• Baggs, A.P. & Siraut, M.C., 'Wembdon: Manors and Other Estates', in Victoria County History, Volume 6: Somerset: Andersfield, Cannington, and North Petherton Hundreds (Bridgwater and Neighbouring Parishes), ed. R W Dunning and C R Elrington, London, 1992, pp. 325–330 [7]

References[edit]

  1. ^ http://www.britishlistedbuildings.co.uk/en-373819-sydenham-manor-house-bridgwater-somerset#.VeZGHpcQ8qc
  2. ^ A P Baggs and M C Siraut, 'Bridgwater: Economic history', in A History of the County of Somerset: Volume 6, andersfield, Cannington, and North Petherton Hundreds (Bridgwater and Neighbouring Parishes), ed. R W Dunning and C R Elrington (London, 1992), pp. 213-223 [1]
  3. ^ Historic England. "Sydenham Manor House (373819)". Images of England. Retrieved 13 October 2007.
  4. ^ Guerrilla Explorer 2010 tour of derelict Cellophane factories on former "Sydenham Manor Fields"[2]
  5. ^ http://infrastructure.planningportal.gov.uk/wp-content/ipc/uploads/projects/EN010001/2.%20Post-Submission/Representations/Comments/Other%20Comments/FS017%20Further%20Submissions%20on%20updated%20DCO%20by%20Cllr%20Leigh%20Redman%28r%29.pdf
  6. ^ See post to listed building text (comments)[3] from Colin Buckley, 9 April 2015, presumably an agent acting for EDF:
    By way of explanation, EDF Energy acquired the land assets of the former Cellophane Factory to fulfil a part of the Hinkley Point C Development Consent Order to provide a construction worker accommodation campus in Bridgwater. Part of the purchased land, though not required for the accommodation campus, included Sydenham Manor House. The Cellophane Factory underwent demolition by its former owner and the land was remediated to parameters agreed by Sedgemoor District Council and The Environment Agency. The removal of the factory buildings and the remediation of the land involved the use of heavy plant and machinery which operated within close proximity to the manor house. This was the first reason for prohibiting both staff and visitors from entering the grounds. The manor house was surrounded by mature conifers which had previously been protected from prevailing winds by the bulk of the factory but suddenly became fully exposed. During the Winter gales of 2013 into 2014, a large proportion of the conifers to the West of the house were blown over causing serious damage to the perimeter fencing. The risk of further tree failures along with the hazard created by damaged wire fencing gave further reason for prohibiting visits. Finally a Section 106 agreement required the construction of two football pitches, one of which is adjacent to the house. Again the construction required use of heavy plant and machinery adjacent to the property with the only access route to the house travelling directly through the construction zone".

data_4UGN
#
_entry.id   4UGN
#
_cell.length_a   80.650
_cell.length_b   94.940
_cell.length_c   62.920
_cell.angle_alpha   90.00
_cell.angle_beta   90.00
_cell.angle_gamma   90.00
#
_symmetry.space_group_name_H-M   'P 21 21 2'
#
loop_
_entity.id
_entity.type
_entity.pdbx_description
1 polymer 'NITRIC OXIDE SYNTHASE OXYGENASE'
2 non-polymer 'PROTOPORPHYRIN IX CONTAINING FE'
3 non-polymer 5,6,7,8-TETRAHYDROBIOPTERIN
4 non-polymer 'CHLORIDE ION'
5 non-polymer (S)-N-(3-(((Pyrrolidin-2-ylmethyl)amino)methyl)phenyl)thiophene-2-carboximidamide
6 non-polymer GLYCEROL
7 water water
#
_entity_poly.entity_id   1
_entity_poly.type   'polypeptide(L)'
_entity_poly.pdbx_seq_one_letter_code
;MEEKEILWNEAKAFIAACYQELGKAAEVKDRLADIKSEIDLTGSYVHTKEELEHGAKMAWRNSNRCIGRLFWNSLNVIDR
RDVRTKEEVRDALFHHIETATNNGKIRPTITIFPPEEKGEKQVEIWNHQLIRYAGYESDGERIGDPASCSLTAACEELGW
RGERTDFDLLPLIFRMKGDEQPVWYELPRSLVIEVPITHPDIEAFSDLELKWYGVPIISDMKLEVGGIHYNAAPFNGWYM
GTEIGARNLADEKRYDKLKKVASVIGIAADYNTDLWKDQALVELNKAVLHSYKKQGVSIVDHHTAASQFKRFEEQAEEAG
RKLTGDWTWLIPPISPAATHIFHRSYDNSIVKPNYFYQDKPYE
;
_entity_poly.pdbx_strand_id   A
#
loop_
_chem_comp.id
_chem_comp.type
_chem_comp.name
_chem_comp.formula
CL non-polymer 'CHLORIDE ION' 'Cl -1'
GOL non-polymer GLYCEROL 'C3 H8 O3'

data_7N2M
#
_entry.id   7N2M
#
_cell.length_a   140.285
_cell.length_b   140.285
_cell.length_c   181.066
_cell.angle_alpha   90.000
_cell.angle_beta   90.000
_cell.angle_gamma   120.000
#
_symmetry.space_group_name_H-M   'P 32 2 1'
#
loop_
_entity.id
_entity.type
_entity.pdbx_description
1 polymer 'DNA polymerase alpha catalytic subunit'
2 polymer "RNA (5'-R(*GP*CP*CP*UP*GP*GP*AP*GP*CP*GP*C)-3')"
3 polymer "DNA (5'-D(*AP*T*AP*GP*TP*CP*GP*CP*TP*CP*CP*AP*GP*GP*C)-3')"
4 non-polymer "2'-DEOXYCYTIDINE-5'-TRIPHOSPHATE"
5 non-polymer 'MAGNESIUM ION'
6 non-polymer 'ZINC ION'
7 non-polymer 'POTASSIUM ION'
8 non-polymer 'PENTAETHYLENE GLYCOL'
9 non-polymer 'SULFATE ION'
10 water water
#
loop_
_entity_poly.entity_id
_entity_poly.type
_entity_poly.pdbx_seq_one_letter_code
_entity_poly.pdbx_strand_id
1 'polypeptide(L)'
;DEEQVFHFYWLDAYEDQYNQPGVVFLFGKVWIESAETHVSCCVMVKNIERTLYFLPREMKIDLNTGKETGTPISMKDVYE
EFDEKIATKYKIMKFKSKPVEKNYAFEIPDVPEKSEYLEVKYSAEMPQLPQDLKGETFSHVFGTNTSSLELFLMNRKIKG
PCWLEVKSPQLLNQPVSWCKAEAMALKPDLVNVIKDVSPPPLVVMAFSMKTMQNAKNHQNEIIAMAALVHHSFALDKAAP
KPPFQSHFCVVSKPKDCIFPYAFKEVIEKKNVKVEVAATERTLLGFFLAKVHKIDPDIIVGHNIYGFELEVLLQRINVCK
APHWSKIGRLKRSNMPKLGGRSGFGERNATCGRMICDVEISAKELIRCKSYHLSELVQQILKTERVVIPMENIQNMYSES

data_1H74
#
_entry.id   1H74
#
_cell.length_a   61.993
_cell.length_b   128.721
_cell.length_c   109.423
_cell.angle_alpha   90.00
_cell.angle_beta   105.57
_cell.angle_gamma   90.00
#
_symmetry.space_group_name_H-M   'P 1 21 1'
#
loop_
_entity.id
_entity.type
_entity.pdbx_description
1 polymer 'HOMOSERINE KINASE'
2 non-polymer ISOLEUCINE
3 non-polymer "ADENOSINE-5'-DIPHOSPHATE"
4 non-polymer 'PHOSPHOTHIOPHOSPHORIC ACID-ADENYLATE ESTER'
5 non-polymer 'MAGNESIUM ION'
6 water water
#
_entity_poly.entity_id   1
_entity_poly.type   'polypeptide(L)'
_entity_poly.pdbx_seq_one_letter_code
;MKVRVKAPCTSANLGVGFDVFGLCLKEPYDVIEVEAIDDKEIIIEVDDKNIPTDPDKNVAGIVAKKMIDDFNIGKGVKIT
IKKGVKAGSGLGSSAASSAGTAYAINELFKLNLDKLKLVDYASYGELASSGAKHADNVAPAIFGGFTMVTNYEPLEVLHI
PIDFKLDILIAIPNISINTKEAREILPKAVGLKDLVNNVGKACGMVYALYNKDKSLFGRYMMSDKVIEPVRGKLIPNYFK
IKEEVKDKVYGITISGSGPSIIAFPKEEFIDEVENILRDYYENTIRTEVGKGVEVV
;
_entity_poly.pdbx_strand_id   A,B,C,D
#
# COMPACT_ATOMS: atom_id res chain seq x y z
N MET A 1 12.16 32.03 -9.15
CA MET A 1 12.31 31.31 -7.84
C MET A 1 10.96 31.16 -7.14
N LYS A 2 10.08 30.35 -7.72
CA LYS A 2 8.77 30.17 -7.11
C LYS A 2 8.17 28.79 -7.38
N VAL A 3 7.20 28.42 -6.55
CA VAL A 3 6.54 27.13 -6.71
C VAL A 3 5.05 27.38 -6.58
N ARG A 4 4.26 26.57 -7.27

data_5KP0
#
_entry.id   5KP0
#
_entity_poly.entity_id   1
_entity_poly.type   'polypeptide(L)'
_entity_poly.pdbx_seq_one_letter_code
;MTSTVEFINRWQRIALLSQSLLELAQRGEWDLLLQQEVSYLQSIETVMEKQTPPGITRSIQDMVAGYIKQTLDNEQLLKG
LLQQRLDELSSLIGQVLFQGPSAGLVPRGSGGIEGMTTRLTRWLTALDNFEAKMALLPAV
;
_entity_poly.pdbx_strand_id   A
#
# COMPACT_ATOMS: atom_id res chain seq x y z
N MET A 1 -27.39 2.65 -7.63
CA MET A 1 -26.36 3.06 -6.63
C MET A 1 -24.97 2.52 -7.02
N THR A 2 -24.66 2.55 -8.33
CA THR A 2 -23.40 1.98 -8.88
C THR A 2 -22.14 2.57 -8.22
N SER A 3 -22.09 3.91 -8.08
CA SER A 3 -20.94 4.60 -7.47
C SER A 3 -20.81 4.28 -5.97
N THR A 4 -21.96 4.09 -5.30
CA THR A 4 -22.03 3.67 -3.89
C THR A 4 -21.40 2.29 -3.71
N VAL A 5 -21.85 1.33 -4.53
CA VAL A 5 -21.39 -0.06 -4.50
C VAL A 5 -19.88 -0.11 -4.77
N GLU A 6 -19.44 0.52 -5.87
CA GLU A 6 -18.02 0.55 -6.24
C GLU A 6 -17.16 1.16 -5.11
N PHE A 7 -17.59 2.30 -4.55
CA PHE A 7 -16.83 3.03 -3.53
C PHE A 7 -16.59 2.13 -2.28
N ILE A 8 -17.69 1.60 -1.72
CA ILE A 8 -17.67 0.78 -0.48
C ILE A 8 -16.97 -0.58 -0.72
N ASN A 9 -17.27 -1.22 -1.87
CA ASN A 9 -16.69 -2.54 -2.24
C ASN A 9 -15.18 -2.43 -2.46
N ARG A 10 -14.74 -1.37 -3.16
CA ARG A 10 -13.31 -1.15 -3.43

7. ^ "Roger Evans". Bridgwater Town Web. Retrieved 14 March 2010.
  8. ^ Collinson, 1791, Vol.3, p.86
  9. ^ Collinson, Rev. John, History and Antiquities of the County of Somerset, Vol.3, Bath, 1791, p.547 [4]
  10. ^ Burke, John & Burke, John Bernard, A Genealogical and Heraldic History of the Extinct and Dormant Baronetcies of England, Ireland and Scotland, 2nd edition, London, 1841, pp.514-5 [5]
  11. ^ Debrett's Peerage, 1968, p.409, Earl of Egmont
  12. ^ Vivian, Lt.Col. J.L., (Ed.) The Visitations of the County of Devon: Comprising the Heralds' Visitations of 1531, 1564 & 1620, Exeter, 1895, p.39, pedigree of Bampfield
  13. ^ VCH, Baggs & Siraut
  14. ^ "The Hospital of St John the Baptist Bridgwater". Friarn.co.uk. Archived from the original on 9 May 2008. Retrieved 18 August 2009.
  15. ^ "Radical History". Bridgwater. Retrieved 20 January 2008.
  16. ^ http://www.abebooks.com/History-Sydenham-Family-Collected-Documents-Pedigrees/12120185362/bd

External links[edit]

  • 1947 aerial view of Sydenham House [8]
  • Sydenham Manor House, listed building text [9]
  • Guerrilla Explorer 2010 tour of derelict Cellophane plant on former "Sydenham Manor Fields"[10]